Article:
How did the Holodomor affect the Ukrainian nation? Webinar from the Global Holodomor Descendants’ Network

#UWC news
November 22,2021 173
How did the Holodomor affect the Ukrainian nation? Webinar from the Global Holodomor Descendants’ Network

On November 18, 2021, the Global Holodomor Descendants’ Network, in collaboration with the Holodomor Descendant Networks in Canada and the United States, held an inaugural webinar on the long-term effects of the Holodomor of 1932-33 in Ukraine – Holodomor and the Nation: Multigenerational Effects. The virtual event brought together more than 500 participants who had the opportunity to hear leading experts from Ukraine and Canada and ask questions. 

The webinar, dedicated to the 88th anniversary of the tragedy, began with a moment 

of silence in memory of the victims of the Holodomor. 

“We now know that the Holodomor-Genocide has had long lasting psychological and physiological effects on generations of Ukrainians as well as on our culture and evolution as a nation.  We must raise the awareness among Descendants of Holodomor victims of the long lasting effects of the Holodomor Genocide that have an impact on our lives and our nation in order to understand and heal.  That is one of the key goals of the Holodomor Descendants Network which seeks to unite Holodomor descendants globally to honor and memorialize their family experience during the Holodomor, raise awareness of the long lasting effects on generations and dispel disinformation about the Holodomor spread by its deniers”, said Olya Soroka, Chair of the Global Holodomor Descendants’ Network. 

During the opening of the webinar, Stefan Romaniw, First Vice President of the UWC and Chair of the UWC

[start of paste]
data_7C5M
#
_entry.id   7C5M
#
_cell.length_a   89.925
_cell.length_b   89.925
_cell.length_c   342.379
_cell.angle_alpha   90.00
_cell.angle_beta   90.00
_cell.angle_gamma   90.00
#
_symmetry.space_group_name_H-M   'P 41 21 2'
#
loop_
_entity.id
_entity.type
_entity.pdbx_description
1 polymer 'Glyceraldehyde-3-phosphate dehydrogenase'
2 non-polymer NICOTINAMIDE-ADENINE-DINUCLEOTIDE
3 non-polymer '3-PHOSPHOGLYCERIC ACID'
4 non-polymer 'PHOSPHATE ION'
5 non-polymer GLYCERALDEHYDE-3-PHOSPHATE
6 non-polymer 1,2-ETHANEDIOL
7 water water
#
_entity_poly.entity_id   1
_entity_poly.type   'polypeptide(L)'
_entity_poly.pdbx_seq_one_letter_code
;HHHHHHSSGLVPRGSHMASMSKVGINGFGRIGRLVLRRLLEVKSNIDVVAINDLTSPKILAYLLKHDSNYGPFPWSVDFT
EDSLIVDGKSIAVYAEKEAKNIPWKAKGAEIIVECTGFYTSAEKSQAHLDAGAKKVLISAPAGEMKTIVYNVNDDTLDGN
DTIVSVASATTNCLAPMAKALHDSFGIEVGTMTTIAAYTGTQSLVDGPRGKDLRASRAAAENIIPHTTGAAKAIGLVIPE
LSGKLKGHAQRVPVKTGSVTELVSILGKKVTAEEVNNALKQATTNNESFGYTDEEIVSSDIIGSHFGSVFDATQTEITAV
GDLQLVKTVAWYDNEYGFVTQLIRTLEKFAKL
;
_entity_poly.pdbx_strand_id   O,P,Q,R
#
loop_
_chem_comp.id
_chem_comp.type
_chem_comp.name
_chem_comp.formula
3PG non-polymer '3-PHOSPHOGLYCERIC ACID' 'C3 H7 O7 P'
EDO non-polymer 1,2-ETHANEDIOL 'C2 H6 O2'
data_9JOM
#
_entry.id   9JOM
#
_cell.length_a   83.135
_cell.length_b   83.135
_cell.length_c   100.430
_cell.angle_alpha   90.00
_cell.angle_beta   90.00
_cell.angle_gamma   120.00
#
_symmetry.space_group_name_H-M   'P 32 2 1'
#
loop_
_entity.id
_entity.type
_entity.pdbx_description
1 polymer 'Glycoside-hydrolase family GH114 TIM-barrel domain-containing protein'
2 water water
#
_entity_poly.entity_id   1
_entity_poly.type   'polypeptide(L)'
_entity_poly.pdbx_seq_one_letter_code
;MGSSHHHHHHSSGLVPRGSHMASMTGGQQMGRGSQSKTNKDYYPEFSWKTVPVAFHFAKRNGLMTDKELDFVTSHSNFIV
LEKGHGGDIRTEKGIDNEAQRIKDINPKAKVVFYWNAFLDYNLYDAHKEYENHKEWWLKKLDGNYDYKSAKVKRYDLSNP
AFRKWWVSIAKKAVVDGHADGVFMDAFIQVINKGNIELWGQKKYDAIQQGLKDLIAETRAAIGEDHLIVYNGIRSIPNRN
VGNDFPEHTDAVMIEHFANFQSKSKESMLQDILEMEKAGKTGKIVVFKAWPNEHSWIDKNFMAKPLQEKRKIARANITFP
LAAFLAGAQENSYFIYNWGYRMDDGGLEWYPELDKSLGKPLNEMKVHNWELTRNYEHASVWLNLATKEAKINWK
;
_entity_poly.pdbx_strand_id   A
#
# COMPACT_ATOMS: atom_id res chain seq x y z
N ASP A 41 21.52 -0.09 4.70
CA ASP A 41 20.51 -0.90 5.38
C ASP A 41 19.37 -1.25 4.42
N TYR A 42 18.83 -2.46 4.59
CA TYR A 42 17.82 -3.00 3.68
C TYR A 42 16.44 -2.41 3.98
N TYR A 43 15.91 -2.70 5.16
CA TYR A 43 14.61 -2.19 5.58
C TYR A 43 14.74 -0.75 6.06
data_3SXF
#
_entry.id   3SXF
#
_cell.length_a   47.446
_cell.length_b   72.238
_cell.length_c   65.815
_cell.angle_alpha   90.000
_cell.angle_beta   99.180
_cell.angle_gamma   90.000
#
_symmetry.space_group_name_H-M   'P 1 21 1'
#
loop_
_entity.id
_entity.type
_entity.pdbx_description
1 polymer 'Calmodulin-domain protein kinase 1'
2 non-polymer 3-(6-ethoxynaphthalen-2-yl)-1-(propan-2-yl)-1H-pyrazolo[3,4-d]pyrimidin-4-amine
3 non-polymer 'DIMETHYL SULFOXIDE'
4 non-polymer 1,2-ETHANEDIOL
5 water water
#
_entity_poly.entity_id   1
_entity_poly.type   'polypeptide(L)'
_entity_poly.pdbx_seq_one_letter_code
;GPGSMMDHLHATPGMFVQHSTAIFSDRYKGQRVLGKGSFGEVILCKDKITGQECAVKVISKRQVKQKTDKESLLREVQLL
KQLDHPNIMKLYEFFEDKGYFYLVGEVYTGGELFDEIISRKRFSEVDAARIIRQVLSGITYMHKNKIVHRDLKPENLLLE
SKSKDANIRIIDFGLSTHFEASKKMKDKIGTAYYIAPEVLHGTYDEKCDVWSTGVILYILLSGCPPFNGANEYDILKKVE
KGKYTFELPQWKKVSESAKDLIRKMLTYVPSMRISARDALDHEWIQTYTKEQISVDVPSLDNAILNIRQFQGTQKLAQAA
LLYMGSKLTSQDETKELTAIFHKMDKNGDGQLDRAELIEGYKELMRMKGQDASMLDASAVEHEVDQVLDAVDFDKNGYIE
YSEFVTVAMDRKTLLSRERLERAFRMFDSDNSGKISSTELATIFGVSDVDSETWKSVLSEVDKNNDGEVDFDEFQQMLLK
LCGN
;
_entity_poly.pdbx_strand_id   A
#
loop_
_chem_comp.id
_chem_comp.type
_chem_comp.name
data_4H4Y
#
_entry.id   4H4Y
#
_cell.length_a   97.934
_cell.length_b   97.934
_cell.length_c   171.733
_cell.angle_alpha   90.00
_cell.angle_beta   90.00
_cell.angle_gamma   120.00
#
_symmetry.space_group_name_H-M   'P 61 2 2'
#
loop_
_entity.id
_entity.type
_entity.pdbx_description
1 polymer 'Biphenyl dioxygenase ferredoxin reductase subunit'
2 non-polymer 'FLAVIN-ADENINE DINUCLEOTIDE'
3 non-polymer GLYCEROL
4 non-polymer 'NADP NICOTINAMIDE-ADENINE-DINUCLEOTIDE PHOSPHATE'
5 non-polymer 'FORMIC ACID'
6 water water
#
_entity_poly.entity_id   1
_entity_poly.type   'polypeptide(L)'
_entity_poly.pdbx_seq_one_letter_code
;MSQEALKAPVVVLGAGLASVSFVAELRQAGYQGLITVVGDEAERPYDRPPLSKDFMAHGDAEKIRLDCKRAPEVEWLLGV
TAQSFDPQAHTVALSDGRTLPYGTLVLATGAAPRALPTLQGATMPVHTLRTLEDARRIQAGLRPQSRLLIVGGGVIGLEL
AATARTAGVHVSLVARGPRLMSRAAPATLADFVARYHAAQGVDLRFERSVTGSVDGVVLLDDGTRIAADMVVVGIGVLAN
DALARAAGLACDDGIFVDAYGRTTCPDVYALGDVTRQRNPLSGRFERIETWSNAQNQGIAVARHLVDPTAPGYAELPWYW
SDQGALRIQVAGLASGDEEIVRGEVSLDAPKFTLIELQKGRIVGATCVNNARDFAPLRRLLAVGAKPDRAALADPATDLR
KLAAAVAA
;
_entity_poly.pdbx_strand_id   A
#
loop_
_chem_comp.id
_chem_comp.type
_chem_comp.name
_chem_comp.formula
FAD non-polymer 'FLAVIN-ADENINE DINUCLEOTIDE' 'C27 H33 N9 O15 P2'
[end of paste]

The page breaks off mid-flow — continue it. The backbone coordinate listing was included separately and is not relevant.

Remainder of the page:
International Coordinating Committee for Holodomor Awareness and Recognition, addressed all present. 

Reports on the expansive consequences of the Holodomor were presented by Anton Drobovych, Chair of the Ukrainian Institute of National Memory; Brent Bezo, PhD and Professor of Psychology at Carleton University in Ottawa; and Ivan Petrenko, PhD in History and Deputy Director of the Holodomor Research Institute. 

During the webinar, Anton Drobovych spoke about the importance of understanding the history of the Holodomor tragedy and explained how circumstances left unspoken during the Holodomor, as well as fear, shame, and death, still leave a certain sense of alienation in Ukrainian society. According to Ivan Petrenko, during the Holodomor genocide, Ukrainians suffered not only enormous human losses but also irreparable psychological and cultural damage. There was a disfigurement of Ukrainian culture and consciousness. 

“The Holodomor of 1932-1933, which claimed millions of lives of Ukrainians by forced starvation, still exerts substantial effects on generations born decades later. The intergenerational impacts seem to vary among Ukrainians living in Ukraine and Canada,” said Brent Bezo, summing up the results of his extensive research. 

 “Only when we understand and come to terms with our past will we be able to build our future. We, the children and grandchildren of Holodomor survivors, have a duty to tell their stories and ensure that this unspeakable tragedy of the Ukrainian nation is not forgotten,” said Kateryna Yushchenko, webinar moderator and Ambassador of the Holodomor Descendants Network. 

Watch the video of the webinar in Ukrainian and English.  

Donate Subscribe to our news